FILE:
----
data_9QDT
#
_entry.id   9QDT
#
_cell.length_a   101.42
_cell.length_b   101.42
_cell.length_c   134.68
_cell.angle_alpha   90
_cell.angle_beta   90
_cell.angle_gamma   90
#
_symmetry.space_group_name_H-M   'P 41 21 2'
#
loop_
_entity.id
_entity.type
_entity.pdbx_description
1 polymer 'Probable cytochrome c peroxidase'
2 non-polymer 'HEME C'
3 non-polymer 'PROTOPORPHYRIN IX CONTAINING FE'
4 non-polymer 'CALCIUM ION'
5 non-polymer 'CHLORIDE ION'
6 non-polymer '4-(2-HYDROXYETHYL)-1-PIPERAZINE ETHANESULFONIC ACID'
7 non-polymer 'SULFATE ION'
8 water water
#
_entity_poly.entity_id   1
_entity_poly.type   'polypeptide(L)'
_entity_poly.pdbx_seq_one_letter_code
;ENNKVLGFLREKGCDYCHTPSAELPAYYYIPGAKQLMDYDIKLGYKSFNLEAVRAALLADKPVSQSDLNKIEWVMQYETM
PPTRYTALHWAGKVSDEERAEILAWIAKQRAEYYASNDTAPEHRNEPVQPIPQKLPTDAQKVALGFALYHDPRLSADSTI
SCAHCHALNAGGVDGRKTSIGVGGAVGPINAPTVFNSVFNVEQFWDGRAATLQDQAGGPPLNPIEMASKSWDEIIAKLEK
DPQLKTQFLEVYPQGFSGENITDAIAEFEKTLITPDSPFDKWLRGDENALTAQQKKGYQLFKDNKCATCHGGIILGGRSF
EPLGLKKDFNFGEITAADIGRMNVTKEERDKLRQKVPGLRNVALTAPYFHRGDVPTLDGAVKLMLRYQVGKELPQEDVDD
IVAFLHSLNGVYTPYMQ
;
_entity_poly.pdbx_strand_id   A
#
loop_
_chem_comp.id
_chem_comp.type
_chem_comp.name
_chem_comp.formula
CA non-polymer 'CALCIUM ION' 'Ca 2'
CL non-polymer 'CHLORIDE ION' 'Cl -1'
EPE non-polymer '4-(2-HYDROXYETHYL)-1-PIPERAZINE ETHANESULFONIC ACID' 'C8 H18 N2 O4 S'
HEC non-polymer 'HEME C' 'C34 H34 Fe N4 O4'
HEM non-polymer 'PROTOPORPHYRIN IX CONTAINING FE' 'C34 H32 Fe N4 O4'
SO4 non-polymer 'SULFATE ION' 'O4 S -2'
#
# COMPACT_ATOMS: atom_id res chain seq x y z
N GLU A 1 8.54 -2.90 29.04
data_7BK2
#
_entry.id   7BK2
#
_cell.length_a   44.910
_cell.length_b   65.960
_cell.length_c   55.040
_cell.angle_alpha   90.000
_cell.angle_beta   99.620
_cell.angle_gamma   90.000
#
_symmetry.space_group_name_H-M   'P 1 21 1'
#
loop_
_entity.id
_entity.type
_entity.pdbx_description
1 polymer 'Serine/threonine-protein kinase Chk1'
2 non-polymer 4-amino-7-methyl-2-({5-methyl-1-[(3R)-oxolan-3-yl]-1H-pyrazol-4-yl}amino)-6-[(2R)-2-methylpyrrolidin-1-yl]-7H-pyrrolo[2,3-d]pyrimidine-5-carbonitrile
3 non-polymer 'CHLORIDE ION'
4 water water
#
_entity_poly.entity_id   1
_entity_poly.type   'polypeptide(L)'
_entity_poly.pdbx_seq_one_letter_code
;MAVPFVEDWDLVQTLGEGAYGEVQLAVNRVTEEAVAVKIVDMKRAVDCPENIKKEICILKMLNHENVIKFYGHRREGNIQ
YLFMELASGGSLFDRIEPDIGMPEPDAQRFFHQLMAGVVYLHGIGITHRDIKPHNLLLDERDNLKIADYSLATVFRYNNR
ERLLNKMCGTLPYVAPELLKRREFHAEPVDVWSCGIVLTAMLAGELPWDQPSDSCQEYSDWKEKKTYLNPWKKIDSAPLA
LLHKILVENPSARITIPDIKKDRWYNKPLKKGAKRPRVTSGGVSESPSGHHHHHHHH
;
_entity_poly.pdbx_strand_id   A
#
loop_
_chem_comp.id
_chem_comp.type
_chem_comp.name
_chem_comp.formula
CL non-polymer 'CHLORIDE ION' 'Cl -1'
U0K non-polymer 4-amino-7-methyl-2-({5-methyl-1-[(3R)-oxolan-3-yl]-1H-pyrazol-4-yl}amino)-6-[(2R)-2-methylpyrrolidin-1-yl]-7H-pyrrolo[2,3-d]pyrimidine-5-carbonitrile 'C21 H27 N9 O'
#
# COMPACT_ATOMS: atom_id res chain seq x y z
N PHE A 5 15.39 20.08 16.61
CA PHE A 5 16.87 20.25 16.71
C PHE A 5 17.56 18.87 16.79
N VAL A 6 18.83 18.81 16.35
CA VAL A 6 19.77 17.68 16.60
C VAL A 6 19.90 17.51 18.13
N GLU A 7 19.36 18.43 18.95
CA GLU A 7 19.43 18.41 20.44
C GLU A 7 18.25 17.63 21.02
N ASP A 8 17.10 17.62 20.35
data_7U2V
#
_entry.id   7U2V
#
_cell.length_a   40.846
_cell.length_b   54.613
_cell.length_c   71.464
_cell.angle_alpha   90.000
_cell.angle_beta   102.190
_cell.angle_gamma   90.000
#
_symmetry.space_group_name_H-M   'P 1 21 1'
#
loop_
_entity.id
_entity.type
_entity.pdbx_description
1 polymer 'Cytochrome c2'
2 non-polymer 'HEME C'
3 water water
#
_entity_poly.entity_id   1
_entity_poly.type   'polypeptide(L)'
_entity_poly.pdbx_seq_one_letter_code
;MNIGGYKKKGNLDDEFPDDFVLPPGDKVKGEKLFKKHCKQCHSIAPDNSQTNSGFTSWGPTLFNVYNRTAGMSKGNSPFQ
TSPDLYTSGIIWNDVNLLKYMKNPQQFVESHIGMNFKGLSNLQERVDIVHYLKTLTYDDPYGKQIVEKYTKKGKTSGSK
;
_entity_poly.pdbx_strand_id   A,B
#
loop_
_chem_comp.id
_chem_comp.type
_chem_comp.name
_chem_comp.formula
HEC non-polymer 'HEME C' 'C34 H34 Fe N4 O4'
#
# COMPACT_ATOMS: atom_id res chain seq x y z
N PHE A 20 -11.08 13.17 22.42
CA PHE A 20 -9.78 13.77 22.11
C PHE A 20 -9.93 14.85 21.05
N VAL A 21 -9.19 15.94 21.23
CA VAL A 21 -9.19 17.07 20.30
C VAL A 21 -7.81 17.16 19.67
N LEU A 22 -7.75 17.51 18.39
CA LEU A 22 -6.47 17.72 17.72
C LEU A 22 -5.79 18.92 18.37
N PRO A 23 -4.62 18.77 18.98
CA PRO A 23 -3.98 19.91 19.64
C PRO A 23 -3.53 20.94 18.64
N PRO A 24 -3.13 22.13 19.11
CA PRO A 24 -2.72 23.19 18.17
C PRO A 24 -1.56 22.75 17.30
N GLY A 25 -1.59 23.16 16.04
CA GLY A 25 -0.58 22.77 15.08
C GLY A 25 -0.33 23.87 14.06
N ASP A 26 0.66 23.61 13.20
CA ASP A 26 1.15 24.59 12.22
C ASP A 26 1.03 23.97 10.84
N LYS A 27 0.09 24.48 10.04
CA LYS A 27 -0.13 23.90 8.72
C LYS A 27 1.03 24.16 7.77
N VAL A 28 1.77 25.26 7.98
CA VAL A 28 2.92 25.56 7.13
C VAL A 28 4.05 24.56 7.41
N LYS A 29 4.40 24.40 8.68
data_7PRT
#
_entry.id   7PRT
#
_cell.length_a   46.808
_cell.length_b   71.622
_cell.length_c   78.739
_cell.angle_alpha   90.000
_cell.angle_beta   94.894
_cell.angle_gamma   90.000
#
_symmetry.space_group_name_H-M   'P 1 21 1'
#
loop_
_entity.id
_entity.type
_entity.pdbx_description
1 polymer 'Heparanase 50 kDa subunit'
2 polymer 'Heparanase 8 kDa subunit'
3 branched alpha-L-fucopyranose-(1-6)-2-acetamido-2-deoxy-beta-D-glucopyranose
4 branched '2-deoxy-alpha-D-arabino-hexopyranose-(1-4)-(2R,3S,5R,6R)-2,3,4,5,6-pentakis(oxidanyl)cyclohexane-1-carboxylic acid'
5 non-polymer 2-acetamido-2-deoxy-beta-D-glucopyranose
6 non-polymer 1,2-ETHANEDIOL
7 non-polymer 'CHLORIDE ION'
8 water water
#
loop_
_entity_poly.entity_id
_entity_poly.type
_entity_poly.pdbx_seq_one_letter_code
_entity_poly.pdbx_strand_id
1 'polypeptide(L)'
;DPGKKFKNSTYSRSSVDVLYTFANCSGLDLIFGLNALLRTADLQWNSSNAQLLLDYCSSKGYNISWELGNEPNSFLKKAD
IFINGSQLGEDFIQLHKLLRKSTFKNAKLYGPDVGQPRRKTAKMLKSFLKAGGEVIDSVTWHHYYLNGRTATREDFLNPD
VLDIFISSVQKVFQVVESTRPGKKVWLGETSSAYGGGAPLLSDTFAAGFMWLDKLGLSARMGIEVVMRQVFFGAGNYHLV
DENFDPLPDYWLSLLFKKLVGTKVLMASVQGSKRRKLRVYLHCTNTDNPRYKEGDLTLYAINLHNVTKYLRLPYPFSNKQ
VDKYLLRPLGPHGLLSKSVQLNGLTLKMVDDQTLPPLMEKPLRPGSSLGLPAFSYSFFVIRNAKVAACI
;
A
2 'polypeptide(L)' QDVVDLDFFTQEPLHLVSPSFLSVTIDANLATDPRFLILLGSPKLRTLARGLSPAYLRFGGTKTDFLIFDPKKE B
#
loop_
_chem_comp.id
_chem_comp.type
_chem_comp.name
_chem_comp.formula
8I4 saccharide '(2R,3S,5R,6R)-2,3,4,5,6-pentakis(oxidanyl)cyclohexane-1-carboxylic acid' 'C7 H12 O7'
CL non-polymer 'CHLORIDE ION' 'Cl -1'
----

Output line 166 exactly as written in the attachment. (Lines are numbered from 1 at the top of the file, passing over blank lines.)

CA VAL A 28 2.92 25.56 7.13